Big Sunday began in 1999 with 300 Jewish volunteers devoted to a day of good works. That was impressive in a city notorious for lack of civic involvement -- but that was just the beginning.
What started as Mitzvah Day for congregants of Temple Israel of Hollywood gradually spread across the city and beyond the Jewish community, with 8,000 participants from all socio-economic and religious backgrounds working on 150 different projects last year. Now the event has taken another big leap -- suddenly, Big Sunday is the business of the city of Los Angeles.
This year, Los Angeles assumes the headline role in sponsoring the May 7 event. The planning began officially last week at Temple Israel. About 170 attended, including about 30 representatives of city government, among them Larry Frank, deputy mayor of neighborhood and community services.
Frank said that the mayor's office would "like to help the whole city do what you've been doing for the past seven years."
"We want this to be as big as the marathon, as big as the Grammys," he said. "We want everyone to be able to participate."
This year, as a result of the city partnership, event founder David Levinson expects as many as 25,000 volunteers.
"Do the math," he said at the planning meeting. "We had 8,000 last year. Mayor Villaraigosa's citywide day of service in October drew 7,500. That's already over 15,000."
The variety of projects last year was diverse, ranging from bathing rescued basset hounds to furnishing apartments for the homeless. Some volunteers painted murals and planted a garden at Grand View Elementary School in Mar Vista, while another crew in the kitchen made casseroles to freeze and distribute to AIDS victims.
"My honest belief is that everyone wants to help and everyone can help," said Levinson, a playwright and TV writer who still chairs the event.
"If someone says they can't make it because they have a 1-year-old, I tell them to bring [the baby] to a nursing home. All she has to do is breathe, and she'll make the residents happy," Levinson said. "We had a blind theater group washing cars. At a party we threw for low-income seniors, one of the activities was making silk flowers for shut-ins at a nursing home.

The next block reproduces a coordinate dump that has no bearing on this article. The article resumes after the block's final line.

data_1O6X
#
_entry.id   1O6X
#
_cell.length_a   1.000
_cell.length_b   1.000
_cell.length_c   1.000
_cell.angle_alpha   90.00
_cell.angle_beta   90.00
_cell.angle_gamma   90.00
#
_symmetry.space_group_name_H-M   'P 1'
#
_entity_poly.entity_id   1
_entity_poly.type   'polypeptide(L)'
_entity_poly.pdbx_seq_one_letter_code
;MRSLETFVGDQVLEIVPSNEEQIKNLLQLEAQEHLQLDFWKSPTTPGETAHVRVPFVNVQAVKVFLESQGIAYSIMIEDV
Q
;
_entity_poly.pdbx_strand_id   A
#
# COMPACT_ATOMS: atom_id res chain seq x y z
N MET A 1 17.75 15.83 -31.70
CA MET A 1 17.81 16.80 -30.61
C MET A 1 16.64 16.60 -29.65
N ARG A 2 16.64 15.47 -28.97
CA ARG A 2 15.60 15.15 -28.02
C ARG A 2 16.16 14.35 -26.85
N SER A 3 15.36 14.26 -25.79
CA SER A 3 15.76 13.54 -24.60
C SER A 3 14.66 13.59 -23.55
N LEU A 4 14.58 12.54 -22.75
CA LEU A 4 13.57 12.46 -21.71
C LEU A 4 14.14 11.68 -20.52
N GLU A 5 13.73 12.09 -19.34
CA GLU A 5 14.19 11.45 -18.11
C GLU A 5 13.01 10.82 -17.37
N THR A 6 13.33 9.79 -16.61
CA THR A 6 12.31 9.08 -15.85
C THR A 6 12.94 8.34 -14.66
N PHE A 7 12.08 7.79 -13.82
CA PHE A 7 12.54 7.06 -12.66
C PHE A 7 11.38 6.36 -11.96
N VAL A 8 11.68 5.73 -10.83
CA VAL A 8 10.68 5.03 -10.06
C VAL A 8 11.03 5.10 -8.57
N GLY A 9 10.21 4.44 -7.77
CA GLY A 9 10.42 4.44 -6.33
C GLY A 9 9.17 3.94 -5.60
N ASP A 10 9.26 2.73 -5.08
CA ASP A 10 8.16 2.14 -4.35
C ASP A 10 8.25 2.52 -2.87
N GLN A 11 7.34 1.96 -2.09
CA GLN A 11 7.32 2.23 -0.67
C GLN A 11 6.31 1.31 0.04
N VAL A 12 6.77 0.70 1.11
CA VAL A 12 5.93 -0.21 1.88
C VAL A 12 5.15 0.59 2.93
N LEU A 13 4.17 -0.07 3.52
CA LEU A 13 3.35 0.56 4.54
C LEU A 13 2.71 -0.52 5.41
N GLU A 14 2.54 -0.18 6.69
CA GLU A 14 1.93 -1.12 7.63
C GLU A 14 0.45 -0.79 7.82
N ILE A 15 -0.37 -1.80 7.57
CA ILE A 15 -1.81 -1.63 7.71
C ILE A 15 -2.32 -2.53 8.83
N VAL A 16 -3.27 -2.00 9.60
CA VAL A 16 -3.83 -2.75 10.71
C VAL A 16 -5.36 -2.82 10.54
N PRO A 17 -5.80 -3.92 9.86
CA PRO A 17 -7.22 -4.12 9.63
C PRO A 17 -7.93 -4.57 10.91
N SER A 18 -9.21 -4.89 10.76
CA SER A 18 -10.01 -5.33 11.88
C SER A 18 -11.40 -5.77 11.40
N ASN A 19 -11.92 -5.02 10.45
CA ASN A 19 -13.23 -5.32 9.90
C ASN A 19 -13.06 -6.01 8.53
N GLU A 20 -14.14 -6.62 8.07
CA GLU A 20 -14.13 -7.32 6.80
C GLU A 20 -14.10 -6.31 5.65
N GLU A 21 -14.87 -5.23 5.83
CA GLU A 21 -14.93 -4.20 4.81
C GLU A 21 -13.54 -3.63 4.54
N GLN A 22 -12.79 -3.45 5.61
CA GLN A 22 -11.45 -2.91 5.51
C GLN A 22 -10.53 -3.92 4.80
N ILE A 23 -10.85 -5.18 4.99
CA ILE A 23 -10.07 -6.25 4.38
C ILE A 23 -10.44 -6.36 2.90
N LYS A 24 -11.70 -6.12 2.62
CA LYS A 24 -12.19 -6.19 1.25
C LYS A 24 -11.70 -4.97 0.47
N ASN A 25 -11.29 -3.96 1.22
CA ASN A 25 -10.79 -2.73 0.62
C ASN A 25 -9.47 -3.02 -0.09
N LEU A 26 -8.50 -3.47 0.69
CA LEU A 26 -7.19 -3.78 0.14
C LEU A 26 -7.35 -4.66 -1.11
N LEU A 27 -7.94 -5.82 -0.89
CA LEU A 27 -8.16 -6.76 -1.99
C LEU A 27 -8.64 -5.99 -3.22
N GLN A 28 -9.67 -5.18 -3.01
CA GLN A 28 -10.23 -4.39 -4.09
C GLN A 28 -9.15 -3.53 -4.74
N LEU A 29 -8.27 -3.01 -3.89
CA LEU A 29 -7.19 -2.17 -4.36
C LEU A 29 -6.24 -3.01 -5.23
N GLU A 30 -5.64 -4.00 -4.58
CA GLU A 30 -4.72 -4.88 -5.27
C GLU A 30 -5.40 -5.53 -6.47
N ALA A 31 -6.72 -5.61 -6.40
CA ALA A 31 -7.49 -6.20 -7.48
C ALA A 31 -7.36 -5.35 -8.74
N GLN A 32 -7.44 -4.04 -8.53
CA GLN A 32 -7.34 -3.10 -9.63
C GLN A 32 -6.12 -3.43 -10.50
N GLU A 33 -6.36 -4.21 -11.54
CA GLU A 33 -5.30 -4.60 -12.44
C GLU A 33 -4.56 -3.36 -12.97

"It's not about the haves helping the have-nots," he explained. "It's about everyone working together."
Last year's participants hailed from more than 100 synagogues (all denominations from Reform to Orthodox to Reconstructionist), churches, schools, offices and clubs, as well as hundreds of individuals and families. They worked on almost 150 different projects from Acton to Anaheim.
As book captain, Racelle Schaefer, a Temple Israel member who has volunteered every year, spends months organizing book drives at schools.
"We also get donations of new children's books from Houghton Mifflin," she said. "Last year we distributed over 8,000 books throughout the city on Big Sunday."
Corporate, private and organizational donors underwrite the day, including Temple Israel. The budget this year is $450,000. The city's participation will include providing security, busing and street closures. Additional donors are both welcomed and needed, Levinson said.
"I have absolutely no idea how we'll pay for it this year," he added. "It's a cliff-hanger, but we always figure something out."
An improved Web site will make coordination easier. Volunteers can click on a listed project and get an automatic confirmation, map, contact person and any special instructions.
"I see Big Sunday as an appetizer platter for volunteers," said Sherry Marks, vice chair and volunteer coordinator. "There are hundreds of worthy nonprofits that need our people. If you wanted, you could start at 7 a.m. and work at four or five different sites during the day.
"You could make meals at a shelter, take senior citizens out to tea or provide makeovers for women who are re-entering the work force," she continued. "[The volunteering] often works as a catalyst, getting people to make an ongoing commitment to a particular organization."
For more information visit www.bigsunday.org
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